Sanitisers to watch out for:

If you are trying to avoid corrosion, be wary of these two common surface sanitisers:

  • Sodium Hypochlorite (NaOH)
  • Peracetic acid (C2H4O3)

 

Sodium Hypochlorite NaOH

  • 5% solution = pH 11.
  • 10-15% solution = pH 13.
  • Strong alkaline (basic)

Sodium Hypochlorite is a chlorine-based surface disinfectant. It is possibly the most widely used, especially in the food industry, due to it being easily procurable, effective, and relatively cheap.

It does come with its downfalls though. Due to their high pH, hypochlorites are corrosive to metals and skin. Metals will develop a pitting or form a film when in contacted with hypochlorites. When in contact with aluminium, hypochlorite will generate hydrogen gas.

Full ‘Dangerous Goods’ storage and handling precautions are required.

 

Peracetic acid (also known as Peroxyacetic acid, or PAA)

  • 5% solution
    • IXOM ‘Perform’ SDS states pH of <1.5
    • Solvay’s ‘Proxitane’ SDS states pH of <2.
  • Strong acid

Peracetic acid solutions contain a mixture of peracetic acid, acetic acid, and hydrogen peroxide. It is a sanitiser/disinfectant, effective against all microorganisms, including bacterial spores.

In concentrate form, PAA is highly corrosive and unstable. Strong solutions can corrode metals and skin.

At pH neutral, PAA is less corrosive but as shown above, major industry brands promote solutions that are highly acidic.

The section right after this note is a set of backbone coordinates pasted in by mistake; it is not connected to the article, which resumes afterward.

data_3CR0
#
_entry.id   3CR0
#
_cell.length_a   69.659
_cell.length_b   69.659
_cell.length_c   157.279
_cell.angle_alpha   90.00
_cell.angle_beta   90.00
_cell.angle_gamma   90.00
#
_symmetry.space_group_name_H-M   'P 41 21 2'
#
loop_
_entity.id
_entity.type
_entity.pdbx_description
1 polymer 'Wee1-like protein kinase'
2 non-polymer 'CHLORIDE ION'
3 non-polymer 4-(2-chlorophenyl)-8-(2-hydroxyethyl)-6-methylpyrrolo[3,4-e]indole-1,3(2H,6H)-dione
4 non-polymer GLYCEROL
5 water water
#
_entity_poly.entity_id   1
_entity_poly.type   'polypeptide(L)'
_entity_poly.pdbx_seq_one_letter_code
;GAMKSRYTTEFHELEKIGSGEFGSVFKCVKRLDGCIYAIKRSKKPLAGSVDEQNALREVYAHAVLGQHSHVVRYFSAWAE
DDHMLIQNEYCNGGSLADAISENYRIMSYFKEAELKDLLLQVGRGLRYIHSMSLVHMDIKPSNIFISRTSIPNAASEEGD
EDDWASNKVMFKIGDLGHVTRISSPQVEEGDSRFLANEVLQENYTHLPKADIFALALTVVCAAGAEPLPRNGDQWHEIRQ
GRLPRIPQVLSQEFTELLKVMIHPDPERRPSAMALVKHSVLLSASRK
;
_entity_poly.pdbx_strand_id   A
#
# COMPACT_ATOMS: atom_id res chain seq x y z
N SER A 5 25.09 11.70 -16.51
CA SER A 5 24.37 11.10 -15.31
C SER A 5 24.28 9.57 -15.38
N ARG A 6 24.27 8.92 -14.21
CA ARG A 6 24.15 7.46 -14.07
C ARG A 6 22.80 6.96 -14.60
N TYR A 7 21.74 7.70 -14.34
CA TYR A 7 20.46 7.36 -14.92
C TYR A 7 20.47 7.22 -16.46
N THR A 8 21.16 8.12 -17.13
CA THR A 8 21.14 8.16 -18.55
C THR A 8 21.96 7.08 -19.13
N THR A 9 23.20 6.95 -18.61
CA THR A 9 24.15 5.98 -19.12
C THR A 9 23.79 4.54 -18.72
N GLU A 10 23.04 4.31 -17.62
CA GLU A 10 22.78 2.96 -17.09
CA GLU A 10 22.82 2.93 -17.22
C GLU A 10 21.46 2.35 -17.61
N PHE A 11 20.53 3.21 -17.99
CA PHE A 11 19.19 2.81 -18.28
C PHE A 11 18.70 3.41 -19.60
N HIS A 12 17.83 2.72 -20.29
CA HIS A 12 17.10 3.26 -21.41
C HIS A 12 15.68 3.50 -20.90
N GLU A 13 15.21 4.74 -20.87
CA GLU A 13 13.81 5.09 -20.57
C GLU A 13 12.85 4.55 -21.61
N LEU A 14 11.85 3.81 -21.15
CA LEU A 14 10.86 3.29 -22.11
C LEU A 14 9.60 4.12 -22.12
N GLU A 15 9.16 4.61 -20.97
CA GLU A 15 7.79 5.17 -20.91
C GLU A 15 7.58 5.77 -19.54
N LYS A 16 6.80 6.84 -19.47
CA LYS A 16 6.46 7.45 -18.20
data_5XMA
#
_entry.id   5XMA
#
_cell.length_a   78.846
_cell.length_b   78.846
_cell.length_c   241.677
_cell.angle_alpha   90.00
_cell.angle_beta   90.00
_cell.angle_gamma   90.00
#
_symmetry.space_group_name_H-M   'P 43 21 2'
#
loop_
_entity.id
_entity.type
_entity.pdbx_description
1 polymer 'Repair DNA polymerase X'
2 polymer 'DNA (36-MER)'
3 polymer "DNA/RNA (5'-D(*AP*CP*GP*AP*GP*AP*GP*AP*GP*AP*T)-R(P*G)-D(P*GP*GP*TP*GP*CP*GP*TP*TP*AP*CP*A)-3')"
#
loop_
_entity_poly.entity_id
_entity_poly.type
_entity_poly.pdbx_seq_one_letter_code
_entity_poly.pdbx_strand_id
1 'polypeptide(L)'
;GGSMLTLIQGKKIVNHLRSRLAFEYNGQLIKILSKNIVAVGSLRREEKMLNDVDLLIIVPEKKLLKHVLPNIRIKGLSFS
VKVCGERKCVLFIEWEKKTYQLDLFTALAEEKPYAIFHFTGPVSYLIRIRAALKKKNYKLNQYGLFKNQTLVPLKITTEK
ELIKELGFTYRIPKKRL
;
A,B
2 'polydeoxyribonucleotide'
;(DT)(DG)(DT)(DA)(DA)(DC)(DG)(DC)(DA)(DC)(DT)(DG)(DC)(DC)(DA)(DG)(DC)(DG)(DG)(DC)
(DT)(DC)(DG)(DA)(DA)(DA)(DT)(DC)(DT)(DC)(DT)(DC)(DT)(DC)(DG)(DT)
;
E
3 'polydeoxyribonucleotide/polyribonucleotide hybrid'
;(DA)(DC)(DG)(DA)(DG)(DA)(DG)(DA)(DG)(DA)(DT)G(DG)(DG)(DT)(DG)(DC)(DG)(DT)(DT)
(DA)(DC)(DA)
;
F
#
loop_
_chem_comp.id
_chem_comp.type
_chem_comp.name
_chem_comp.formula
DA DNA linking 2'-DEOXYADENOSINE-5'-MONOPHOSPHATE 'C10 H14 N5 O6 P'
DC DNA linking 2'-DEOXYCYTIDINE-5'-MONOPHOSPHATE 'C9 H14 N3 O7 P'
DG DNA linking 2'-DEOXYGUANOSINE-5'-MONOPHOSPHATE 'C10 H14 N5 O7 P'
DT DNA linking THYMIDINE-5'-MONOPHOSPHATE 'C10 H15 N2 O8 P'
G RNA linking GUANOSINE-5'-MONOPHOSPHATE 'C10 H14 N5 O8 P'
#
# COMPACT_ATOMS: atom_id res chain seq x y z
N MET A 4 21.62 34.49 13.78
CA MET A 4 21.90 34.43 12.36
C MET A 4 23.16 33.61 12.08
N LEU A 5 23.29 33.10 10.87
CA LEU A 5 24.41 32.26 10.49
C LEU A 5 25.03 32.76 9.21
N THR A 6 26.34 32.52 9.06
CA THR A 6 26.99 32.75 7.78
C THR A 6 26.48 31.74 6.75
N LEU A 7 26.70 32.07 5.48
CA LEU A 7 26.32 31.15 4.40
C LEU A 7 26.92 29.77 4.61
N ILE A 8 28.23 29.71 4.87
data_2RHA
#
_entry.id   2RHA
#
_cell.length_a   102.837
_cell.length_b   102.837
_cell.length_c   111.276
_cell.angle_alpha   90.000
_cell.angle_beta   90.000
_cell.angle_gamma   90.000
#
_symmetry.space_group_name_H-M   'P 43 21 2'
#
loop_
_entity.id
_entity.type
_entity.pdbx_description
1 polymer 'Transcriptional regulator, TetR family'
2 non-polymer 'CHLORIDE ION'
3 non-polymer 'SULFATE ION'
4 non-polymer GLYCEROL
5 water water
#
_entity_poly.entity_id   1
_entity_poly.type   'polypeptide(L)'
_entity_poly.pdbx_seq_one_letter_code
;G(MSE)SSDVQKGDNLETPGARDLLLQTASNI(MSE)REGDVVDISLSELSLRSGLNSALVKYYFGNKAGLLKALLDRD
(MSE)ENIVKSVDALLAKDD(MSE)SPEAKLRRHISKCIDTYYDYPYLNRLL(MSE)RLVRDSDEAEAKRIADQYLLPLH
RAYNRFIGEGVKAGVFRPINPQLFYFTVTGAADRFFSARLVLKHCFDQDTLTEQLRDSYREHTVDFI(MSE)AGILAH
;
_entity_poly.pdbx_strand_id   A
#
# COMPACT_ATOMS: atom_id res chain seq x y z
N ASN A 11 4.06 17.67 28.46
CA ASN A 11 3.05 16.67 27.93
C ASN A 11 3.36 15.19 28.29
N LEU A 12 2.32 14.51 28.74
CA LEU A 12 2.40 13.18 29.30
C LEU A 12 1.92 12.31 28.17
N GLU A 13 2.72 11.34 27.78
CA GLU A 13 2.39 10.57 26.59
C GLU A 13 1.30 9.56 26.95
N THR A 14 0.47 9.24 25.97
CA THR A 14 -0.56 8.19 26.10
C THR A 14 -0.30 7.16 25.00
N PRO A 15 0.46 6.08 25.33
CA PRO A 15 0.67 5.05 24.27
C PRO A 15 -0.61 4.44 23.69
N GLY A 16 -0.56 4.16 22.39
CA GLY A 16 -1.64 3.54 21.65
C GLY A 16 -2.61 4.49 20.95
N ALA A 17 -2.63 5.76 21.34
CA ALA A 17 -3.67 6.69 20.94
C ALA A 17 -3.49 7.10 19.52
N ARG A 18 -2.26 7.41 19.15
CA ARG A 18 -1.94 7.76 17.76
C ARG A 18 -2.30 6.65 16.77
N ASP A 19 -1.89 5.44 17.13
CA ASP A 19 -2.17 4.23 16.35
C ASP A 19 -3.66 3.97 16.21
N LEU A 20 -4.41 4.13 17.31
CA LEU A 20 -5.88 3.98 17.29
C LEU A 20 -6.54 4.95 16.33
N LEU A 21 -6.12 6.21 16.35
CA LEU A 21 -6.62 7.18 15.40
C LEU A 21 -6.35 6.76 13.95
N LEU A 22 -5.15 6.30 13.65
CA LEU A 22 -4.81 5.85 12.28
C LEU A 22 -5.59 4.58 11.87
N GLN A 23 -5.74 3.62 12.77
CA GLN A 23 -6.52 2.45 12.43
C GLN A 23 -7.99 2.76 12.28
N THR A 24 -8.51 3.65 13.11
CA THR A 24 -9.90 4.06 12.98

Non-corrosive options

These two surface sanitisers are non-corrosive and can be used in the food industry:

  • Quaternary Ammonium Compounds (QAC)
  • Hypochlorous Acid (HOCl)

 

Quaternary Ammonium Compounds – QAC’s

  • 1% solution: Kemsol ‘BAC-TECH’ – pH 7.5
  • 5% solution: Ecolab ‘QAC Disinfectant Cleaner’ – pH 9.3 – 10.3
  • 10% solution
    • Hygiene Technologies ‘Deep Blue’ – pH 7.5 – 9 (same pH in 30% solution)
    • Kemsol ‘BAC-STOP’ – pH 10.5

 

Quats have also been widely used in the past, as they are cost effective and provide broad spectrum control. They are non-corrosive to metals. Being cationic (positively charged) in nature, they are ideal as residual sanitisers.

Ironically, that same feature is why they have largely fallen out of favour. Whilst these are non-corrosive, some food safety authorities have not recommended or even banned the use of QAC’s in food production facilities. This is because it ionically ‘bonds’ to surfaces if not thoroughly rinsed off. This can result in it contaminating the food product, therefore posing a health risk to consumers.

 

Hypochlorous Acid

  • Concentrate solution: Envirolyte NZ ‘Anolyte’ SDS states pH of 7